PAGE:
Houndapitt is located a mile from the South West coast path and is surrounded by inland walks through beautiful, undulating countryside. A vast majority of the countryside in North Cornwall is nationally recognised as being an Area of Outstanding Natural Beauty, with particular wildlife and historic interest. With so many public footpaths and bridleways nearby, finding a good walk in the area is as simple as stepping outside your door!
At Sandymouth Beach when the sea recedes at low tide it reveals a long, seemingly endless sandy pathway to explore as you walk the three miles to the small seaside town of Bude. On the way you cannot help but to admire the sheer and unreal cliff formations created by the lapping Atlantic Ocean and various rock pools that have formed and now harbour surprising quantities and varieties of life.
Alternatively, you can make the equally spectacular walk along the cliffs which provides breathtaking views of the sea as you walk and a beautiful view of Bude, sprawling out before you once you reach the other end. The picture to the right shows the coastal path leading from Sandymouth Bay to Bude, this is a very popular walk amoug out guests and locals alike. You start by following farm tracks from sandymouth bay towards Northcott Beach and begin heading towards the coast. During this part of the walk you can enjoy the changing landscape of cliffs, fields and beaches on this rugged coast. Along the way glimpses of wildlife maybe seen as well. Following the coast you will eventually arive at the main beach in Bude where you can either continue the walk along the coast or stop for an ice cream while walking up the canal. This walk is considered to be of moderate difficulty as there may some more awkward obstacles, like badly maintained gates, and places where navigation involves more thought and skill. The distance from Sandymouth to Bude is 2.48 miles and it take approximatly 120 min utes with a height gain 100m.
The trail above is part of the larger trail from Bude to Marsland Mouth. The entire trail is approximately 10 miles in length and it is suggested that you allowat least 6 hours to complete it in its entirety. Parts of it have been described by the South West Way association as 'severe', particularly between Duckpool and Marsland Mouth. The walk is relatively easy until you get to Duckpool, and gets steadily harder. Most of the walk is very remote, and has been claimed to be some of the remotest coast in England.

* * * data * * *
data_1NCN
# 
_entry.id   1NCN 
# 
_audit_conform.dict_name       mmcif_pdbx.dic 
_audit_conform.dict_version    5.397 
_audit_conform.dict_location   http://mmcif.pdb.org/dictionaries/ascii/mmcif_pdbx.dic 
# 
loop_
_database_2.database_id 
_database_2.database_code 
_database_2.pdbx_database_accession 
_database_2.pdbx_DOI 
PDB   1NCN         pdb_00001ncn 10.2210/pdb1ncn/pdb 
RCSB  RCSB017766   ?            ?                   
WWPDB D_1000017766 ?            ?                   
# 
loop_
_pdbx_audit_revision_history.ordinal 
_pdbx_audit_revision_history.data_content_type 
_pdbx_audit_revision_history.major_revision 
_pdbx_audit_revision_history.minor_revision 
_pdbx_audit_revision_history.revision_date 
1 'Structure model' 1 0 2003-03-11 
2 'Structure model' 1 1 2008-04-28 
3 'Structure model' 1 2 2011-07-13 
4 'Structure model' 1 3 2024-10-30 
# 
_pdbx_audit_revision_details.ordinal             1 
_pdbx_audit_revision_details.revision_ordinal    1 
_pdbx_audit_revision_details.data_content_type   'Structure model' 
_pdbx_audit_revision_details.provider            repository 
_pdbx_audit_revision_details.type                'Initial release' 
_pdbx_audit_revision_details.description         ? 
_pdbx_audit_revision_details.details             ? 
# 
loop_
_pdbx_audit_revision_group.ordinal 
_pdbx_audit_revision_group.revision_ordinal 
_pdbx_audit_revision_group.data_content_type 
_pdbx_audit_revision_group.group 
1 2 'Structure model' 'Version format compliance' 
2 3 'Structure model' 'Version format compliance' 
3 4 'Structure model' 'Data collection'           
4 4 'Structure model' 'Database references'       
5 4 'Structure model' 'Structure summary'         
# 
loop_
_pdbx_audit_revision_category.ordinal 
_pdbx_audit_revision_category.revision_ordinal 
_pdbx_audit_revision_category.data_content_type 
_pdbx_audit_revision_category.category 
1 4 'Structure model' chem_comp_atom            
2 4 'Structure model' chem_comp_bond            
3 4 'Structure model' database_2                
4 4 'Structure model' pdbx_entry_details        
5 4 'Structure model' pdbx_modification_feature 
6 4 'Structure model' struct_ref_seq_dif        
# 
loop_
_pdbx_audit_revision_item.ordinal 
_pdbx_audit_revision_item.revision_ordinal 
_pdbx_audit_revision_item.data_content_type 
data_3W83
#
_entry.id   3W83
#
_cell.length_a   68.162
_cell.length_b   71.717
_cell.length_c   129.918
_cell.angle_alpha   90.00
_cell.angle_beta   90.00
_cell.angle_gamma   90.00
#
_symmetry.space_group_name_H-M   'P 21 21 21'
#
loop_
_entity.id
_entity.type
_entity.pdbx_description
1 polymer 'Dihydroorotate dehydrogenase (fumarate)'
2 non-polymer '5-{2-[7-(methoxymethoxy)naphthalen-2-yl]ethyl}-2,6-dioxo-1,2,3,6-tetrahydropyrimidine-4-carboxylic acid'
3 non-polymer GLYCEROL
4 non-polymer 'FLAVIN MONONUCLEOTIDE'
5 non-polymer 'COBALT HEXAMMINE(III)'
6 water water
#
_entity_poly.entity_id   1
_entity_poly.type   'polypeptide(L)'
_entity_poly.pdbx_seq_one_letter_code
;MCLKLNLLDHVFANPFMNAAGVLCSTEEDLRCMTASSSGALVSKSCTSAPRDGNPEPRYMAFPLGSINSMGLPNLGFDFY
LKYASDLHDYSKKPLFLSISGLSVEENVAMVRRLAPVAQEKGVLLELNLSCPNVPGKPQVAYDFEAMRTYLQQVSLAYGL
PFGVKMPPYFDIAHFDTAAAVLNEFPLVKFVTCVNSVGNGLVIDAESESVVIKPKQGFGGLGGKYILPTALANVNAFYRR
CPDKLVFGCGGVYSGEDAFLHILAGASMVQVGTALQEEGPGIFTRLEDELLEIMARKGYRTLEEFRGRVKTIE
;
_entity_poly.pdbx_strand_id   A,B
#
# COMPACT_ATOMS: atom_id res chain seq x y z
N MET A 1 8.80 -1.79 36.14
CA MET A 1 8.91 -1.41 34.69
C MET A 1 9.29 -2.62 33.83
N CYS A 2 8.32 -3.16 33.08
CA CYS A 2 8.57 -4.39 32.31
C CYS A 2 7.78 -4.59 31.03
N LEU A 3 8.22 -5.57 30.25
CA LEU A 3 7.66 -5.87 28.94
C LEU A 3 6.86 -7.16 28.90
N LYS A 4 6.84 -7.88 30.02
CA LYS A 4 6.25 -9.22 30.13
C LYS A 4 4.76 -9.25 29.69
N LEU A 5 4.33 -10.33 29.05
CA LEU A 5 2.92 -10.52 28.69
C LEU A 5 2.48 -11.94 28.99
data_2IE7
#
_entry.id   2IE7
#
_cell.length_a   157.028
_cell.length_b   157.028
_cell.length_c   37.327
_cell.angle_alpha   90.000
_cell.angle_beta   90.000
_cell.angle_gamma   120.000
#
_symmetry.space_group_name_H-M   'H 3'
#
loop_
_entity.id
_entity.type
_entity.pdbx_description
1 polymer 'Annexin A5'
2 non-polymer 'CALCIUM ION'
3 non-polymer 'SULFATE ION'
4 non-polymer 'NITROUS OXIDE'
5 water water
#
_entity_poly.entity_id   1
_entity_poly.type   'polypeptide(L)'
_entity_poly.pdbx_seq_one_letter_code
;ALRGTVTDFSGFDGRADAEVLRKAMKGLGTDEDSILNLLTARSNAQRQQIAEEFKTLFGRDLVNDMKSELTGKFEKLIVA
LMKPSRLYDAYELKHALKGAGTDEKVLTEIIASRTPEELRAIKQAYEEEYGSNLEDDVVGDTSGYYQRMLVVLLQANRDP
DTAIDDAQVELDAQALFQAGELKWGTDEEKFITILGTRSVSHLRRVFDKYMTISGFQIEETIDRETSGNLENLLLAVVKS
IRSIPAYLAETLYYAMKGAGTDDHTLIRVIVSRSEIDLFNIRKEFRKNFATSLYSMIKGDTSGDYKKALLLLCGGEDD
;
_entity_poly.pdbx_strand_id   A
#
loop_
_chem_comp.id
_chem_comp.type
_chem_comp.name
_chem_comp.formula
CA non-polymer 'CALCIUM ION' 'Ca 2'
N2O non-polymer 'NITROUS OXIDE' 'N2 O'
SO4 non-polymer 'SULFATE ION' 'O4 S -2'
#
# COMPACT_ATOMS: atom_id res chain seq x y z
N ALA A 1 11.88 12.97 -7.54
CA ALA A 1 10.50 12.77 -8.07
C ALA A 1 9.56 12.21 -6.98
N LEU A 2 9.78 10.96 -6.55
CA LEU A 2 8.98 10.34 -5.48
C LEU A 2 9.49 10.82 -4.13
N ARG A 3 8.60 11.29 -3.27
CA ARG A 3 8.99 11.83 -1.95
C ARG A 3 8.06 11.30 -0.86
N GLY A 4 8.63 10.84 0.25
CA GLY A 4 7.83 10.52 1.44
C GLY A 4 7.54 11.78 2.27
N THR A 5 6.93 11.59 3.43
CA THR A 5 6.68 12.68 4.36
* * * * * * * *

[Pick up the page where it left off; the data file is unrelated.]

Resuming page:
The walk starts from the pretty little Cornish village of Poughill (pronounced to rhyme with 'offal'). From here it's easy walking over tracks and lanes into Bude, an atmospheric family seaside resort that you may want to spend time exploring. When you're done, it's an easy stretch of the South West Coast Path, via the popular Crooklets Beach to the lesser-used beach at Northcott Mouth. Then it's a short stretch along a typical Cornish hedged lane before the return via tracks and field-edge paths. These
paths and tracks are easily walked in any weather, there are no significant navigational difficulties, and stiles and gates are in good repair. In favourable weather the route could probably be walked in trainers or other lightweight shoes. This walk take approximatly 180 minutes and covers a distance of 4.97 miles with a height gain of 100m.
Other walks and trails include the Duckpool circular walk, which is approx. 5 miles in length and will take around 3 hours to complete, and the Morwenstow walk, which is also 5 miles and will take approx. 4 hours to complete.
Marshland Mouth to Bude
Mile 0 - 2
Marsland Mouth on the Devon Cornwall border is not the easiest of places to get to. By road you go to Welcombe Mouth and follow the path for steep 1/2 mile to get to the actual county border. There are four steep coombes to go down and up in the first two miles. But you do have the reward of some fantastic coastal scenery. Off shore is the twisted strata of Gull Rock, with Lundy Island also visible to the north
As you approach Henna Cliff, you can detour half a mile inland to visit Morwenstow church and village. In the 19th century and eccentric parson, Rev R S Hawker, put the village on the map, with his efforts to rescue shipwrecked sailors and prevent looting. Many drowned mariners are buried in the graveyard.
As you re-join the coastal path, you will see, on the side of the cliff, the hut that Rev Hawker built out of driftwood, where he sat to write his poetry.
On past the viewpoint at Higher Sharpnose Point. The fourth steep descent and climb is at Stanbury mouth after two miles